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Physical Activity and Your Toddler

During the toddler developmental years, manipulative, locomotor, and non-locomotor skills begin to emerge. These fundamental skills are the prerequisites for more complex skills of later childhood and adulthood. Recent research suggests that if children do not master these fundamental motor skills during childhood, they may be less physically active as an adult.

Toddlers should have access to stimulating environments that engage the toddler in movement activities and movement experiences. Due to the crucial role physical activity plays in skill development, it is important to follow the 5 recommended physical activity guidelines from the National Association of Sport and Physical Education for toddlers (1-3 years old) discussed below:

Guideline 1: Toddlers should engage in a total of at least 30 minutes of structured physical activity each day.

Guideline 2: Toddlers should engage in at least 60 minutes—and up to several hours—per day of unstructured physical activity and should not be sedentary for more than 60 minutes at a time, except when sleeping.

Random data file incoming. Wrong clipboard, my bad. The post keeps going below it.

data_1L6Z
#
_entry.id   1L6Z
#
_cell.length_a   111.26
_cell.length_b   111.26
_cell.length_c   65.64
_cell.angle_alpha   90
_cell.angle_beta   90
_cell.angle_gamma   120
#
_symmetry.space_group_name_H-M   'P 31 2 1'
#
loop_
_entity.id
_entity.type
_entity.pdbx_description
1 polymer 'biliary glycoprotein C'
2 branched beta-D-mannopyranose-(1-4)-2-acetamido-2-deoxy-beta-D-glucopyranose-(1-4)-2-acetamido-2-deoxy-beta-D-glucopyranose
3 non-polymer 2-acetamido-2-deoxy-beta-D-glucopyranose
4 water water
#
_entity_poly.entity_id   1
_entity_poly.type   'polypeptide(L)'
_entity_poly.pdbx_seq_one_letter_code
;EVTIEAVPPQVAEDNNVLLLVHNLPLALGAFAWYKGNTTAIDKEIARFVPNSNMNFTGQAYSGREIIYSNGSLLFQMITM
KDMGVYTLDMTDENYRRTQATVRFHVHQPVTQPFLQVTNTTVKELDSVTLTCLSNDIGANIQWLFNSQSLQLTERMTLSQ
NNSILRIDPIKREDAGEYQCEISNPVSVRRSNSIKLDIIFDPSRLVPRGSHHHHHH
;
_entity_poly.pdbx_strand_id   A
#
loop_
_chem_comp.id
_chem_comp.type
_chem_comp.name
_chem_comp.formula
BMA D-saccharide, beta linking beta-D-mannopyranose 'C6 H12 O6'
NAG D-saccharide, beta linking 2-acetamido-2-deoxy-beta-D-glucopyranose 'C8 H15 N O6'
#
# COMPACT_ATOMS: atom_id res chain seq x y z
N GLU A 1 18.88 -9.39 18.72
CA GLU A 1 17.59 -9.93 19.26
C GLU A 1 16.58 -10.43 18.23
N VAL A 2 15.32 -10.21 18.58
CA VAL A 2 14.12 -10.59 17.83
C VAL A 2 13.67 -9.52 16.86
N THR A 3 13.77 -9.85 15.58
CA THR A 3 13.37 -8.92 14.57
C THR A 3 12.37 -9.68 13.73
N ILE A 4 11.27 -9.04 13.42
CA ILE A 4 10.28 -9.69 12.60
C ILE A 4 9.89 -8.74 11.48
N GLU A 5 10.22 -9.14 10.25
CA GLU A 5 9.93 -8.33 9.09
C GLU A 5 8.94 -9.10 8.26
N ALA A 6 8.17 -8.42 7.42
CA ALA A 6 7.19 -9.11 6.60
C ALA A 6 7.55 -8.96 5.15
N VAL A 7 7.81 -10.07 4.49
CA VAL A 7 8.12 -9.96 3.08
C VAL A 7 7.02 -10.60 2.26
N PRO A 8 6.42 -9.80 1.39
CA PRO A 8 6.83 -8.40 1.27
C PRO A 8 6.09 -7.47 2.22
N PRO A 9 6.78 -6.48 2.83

Guideline 3: Toddlers should be given ample opportunities to develop movement skills that will serve as the building blocks for future motor skillfulness and physical activity.

Guideline 4: Toddlers should have access to indoor and outdoor areas that meet or exceed recommended safety standards for performing large-muscle activities.

Guideline 5: Those in charge of toddlers’ well-being are responsible for understanding the importance of physical activity and promoting movement skills by providing opportunities for structured and unstructured physical activity and movement experiences.

To summarize these guidelines in a simpler format, toddlers should be provided with plenty of safe opportunities to engage in physical activity. They should have many opportunities for both structured (parent or caregiver initiated) and unstructured (child-initiated) physical activity. For example, structured physical activity ideas might include: musical instruments, rhythmical tapes, and acting out imaginative poems or stories. Unstructured physical activity examples include: grasping large balls, riding tricycle, digging, building, playing in sandbox, playing on playground equipment, and playing with peers.

Check out Alabama Cooperative Extension System’s publication Getting Young Children Ready to Learn for daily activities and interactions that develop large and fine muscle skills, or We Have the Moves physical activity resource for some great activity ideas.

Find more tips for busy parents at South Dakota State University Extension.